AT is a nonprofit corporation, exempt from income tax, whose property is exempt from taxation under ORS 307.130. (1) In 1989, AT leased certain improved real property from the Ericksons, a portion of which was used in AT's exempt function. (2) AT applied to the county under ORS 307.112 for exemption from property taxation and the exemption was granted. In granting the exemption, the county informed AT that "[i]f ownership and use of all property included in the application filed with the county assessor remains unchanged, a new application will not be required."

In 1989, the Ericksons obtained a loan from the State of Oregon Mental Health Division that was used to improve handicapped access to the property. The loan had a term of 15 years and required that the property securing repayment "be exclusively and continuously used as a location in which persons with developmental disabilities reside and receive services."

In 1999, AT entered into a sublease of the property with Oregon Supported Living Program (OSLP) as subtenant. By an addendum to the lease agreement, the Ericksons acquiesced to the sublease. OSLP engages in the same type of activities as AT and its property is exempt from taxation under ORS 307.130. Neither the department nor the county raised any issue as to whether the sublease complies with the requirement of ORS 307.112 that tax savings be reflected in lower rent to exempt users.

On December 10, 2001, the county notified the Ericksons of a loss of exemption for the property retroactive to the 1999-2000 and 2000-2001 tax years. The county acted pursuant to ORS 311.205 for the stated reason that a clerical error had occurred. The notice further stated that the exemption had been lost when AT subleased the property. Subsequent to the exemption revocation, OSLP filed for and obtained exemption for the 2001-02 tax year.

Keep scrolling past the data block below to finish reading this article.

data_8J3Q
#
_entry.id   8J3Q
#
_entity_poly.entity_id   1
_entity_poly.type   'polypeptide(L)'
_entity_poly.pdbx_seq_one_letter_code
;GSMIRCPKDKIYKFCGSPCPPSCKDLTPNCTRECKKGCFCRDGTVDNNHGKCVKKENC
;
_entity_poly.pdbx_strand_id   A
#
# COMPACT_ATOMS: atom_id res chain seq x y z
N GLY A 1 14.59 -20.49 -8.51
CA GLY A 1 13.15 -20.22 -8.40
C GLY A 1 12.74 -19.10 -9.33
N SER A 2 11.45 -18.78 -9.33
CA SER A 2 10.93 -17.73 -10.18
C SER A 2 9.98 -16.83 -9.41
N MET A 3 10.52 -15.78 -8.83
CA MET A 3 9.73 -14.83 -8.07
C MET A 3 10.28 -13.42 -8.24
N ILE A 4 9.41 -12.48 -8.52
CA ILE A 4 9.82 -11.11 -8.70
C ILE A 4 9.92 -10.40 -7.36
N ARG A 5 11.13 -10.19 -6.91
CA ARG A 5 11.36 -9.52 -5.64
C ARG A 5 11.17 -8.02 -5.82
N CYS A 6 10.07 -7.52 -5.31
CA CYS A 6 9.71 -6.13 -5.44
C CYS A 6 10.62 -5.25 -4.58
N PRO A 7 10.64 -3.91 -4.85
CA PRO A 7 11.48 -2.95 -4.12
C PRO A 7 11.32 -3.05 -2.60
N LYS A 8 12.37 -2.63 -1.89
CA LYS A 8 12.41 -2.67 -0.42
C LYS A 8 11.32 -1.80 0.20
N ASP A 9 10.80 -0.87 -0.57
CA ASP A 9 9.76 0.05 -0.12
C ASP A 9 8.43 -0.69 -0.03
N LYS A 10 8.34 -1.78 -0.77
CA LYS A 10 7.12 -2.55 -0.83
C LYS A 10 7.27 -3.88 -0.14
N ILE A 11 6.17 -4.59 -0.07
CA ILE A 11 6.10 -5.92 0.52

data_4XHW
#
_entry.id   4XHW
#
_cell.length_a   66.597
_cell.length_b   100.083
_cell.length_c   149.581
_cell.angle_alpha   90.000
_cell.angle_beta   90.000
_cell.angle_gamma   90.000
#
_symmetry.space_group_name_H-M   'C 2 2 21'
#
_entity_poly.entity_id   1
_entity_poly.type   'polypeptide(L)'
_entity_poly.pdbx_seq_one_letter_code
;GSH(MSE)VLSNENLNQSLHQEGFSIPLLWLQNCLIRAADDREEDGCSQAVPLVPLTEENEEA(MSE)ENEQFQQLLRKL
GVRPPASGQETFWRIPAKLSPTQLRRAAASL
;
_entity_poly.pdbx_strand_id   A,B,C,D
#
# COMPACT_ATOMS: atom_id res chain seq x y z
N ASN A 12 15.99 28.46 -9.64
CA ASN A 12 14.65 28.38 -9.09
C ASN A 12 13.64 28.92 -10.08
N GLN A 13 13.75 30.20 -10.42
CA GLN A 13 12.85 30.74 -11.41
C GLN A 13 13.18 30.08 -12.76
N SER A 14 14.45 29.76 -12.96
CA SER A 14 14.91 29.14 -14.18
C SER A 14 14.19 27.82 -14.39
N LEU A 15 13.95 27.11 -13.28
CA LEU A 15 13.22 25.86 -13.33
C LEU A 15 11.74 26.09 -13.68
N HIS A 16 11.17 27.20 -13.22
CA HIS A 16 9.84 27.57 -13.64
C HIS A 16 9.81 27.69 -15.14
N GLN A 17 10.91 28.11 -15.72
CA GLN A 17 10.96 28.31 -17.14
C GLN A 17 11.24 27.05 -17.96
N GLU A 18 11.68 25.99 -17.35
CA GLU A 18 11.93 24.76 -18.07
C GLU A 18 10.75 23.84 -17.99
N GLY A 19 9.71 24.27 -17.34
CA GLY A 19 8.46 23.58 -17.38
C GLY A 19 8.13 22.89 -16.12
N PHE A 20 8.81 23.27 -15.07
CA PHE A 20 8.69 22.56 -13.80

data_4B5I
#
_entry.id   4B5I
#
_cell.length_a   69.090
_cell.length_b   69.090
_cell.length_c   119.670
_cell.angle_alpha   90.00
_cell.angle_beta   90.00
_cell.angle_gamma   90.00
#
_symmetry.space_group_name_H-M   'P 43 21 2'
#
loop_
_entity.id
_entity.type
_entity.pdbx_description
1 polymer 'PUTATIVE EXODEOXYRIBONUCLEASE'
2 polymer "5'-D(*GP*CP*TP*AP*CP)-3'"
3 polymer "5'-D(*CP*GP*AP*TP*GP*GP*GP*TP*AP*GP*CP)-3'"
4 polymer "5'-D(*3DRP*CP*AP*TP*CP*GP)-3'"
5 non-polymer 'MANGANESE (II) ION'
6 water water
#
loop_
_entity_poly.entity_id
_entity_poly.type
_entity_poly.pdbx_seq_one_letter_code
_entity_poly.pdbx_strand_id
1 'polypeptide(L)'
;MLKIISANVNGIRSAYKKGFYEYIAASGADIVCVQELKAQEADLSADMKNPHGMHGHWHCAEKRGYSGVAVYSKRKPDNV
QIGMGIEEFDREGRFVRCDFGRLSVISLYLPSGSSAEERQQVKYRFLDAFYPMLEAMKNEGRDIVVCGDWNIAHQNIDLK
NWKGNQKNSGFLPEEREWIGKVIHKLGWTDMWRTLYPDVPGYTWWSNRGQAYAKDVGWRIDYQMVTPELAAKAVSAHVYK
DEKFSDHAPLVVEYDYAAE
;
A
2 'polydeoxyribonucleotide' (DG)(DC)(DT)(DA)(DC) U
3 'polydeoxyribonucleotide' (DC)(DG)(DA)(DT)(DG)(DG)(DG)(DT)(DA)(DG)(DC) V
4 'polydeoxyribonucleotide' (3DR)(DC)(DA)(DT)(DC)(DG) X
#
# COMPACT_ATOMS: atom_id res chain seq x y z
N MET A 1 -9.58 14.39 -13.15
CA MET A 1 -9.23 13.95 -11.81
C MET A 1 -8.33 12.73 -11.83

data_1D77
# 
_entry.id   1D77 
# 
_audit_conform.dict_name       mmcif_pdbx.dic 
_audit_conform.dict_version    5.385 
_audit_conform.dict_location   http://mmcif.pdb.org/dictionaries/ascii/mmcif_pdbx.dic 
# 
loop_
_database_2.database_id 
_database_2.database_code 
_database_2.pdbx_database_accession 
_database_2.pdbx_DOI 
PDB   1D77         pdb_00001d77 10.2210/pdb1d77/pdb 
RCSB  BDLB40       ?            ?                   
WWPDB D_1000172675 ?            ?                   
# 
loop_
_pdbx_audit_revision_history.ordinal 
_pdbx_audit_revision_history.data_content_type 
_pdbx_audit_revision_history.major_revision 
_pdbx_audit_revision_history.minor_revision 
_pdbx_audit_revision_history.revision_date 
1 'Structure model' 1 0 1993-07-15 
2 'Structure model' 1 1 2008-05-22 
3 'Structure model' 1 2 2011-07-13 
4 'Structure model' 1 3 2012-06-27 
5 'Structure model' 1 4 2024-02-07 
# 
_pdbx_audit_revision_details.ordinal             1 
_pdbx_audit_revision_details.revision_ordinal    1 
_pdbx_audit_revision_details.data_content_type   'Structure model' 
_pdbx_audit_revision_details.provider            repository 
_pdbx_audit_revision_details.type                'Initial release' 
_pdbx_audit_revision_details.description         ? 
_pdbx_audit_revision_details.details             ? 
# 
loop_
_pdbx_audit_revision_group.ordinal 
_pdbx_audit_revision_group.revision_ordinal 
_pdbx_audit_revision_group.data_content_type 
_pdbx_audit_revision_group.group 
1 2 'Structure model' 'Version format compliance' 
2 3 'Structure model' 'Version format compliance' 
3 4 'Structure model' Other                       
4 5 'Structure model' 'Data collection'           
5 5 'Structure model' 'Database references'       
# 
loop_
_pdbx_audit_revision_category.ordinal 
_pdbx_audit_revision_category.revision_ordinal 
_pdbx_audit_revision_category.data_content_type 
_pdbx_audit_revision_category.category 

A timely appeal of the action by the county was made to the Magistrate Division. The magistrate assigned to the case held that the exemption was lost for failure to comply with ORS 307.166, a statute that addresses property owned by an entity whose property is exempt and leased to another such entity. All parties agree that ORS 307.166 does not apply in this matter because the Ericksons are not exempt lessors. Otherwise the parties maintain the positions they advanced at the Magistrate Division. The Ericksons and AT do not raise any procedural objections, but object only to the merits of the disqualification decision.